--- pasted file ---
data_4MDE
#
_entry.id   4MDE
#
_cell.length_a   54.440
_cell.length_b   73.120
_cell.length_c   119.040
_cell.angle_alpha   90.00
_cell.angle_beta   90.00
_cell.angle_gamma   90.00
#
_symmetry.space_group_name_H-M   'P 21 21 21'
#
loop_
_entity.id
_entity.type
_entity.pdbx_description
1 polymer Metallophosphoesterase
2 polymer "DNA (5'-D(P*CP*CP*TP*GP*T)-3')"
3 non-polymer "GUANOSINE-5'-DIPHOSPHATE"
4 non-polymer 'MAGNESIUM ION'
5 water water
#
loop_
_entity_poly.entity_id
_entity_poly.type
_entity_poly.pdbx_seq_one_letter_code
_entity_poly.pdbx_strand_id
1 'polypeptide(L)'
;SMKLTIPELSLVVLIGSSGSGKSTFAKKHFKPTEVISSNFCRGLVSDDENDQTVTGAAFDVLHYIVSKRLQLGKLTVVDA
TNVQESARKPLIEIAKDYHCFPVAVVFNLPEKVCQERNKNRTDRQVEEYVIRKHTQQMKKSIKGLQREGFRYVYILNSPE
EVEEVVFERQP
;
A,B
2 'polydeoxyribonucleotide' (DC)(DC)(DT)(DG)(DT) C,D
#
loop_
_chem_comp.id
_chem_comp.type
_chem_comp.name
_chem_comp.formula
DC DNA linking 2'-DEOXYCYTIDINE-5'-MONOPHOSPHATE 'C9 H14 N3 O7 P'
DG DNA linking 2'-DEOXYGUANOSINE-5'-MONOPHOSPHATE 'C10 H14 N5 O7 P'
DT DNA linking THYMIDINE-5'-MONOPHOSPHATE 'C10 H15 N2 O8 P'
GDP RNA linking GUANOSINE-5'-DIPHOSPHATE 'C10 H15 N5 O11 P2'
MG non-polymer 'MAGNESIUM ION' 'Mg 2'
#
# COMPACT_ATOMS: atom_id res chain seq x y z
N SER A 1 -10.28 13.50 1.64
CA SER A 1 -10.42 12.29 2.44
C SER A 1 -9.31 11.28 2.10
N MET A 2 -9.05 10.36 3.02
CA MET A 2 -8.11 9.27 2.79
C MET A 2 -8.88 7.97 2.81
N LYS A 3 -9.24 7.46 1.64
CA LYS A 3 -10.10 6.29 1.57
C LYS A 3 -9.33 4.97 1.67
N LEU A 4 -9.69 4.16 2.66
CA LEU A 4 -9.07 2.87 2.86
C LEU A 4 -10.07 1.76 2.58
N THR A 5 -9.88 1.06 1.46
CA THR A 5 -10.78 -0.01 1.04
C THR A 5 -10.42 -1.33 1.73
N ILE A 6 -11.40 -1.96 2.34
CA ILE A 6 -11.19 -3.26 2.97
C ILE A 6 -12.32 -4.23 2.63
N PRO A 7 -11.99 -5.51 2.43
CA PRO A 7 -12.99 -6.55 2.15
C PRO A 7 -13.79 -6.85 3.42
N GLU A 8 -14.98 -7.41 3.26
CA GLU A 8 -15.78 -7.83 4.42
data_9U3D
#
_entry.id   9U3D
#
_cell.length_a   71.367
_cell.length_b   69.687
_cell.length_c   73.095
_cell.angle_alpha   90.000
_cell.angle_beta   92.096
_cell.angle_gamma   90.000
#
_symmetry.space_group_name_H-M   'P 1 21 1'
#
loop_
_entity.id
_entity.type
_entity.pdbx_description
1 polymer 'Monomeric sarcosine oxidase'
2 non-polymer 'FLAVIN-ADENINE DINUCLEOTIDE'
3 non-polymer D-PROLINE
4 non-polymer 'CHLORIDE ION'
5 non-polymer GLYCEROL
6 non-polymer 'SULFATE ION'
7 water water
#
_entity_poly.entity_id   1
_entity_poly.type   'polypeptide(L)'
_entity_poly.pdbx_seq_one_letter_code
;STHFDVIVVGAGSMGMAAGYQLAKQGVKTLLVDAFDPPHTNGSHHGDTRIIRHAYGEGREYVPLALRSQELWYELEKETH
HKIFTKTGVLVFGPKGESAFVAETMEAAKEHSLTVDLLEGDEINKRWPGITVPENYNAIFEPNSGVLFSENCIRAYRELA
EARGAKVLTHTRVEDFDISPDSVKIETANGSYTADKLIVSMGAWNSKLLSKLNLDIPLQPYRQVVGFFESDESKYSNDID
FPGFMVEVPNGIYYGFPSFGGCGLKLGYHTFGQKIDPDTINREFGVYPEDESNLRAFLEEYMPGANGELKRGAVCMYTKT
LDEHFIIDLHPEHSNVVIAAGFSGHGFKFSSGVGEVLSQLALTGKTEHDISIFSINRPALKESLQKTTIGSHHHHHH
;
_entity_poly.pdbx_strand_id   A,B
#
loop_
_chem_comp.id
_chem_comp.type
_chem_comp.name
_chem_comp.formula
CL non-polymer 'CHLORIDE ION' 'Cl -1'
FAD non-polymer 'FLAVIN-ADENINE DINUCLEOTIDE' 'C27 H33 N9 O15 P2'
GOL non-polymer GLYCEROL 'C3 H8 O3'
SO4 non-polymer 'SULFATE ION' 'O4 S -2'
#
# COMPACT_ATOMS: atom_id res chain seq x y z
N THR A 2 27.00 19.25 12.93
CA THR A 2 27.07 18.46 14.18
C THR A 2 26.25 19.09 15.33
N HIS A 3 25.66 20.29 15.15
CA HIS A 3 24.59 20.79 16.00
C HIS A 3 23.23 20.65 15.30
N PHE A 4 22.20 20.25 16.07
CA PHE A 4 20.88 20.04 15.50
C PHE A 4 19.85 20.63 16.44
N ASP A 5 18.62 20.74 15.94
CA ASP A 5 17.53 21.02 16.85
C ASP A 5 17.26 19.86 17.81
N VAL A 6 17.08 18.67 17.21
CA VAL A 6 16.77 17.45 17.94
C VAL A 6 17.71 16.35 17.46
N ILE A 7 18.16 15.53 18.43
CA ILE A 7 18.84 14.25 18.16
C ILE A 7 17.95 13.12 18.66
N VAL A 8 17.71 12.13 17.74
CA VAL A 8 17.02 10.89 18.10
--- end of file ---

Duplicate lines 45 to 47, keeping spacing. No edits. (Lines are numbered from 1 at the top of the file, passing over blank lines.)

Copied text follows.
GDP RNA linking GUANOSINE-5'-DIPHOSPHATE 'C10 H15 N5 O11 P2'
MG non-polymer 'MAGNESIUM ION' 'Mg 2'
#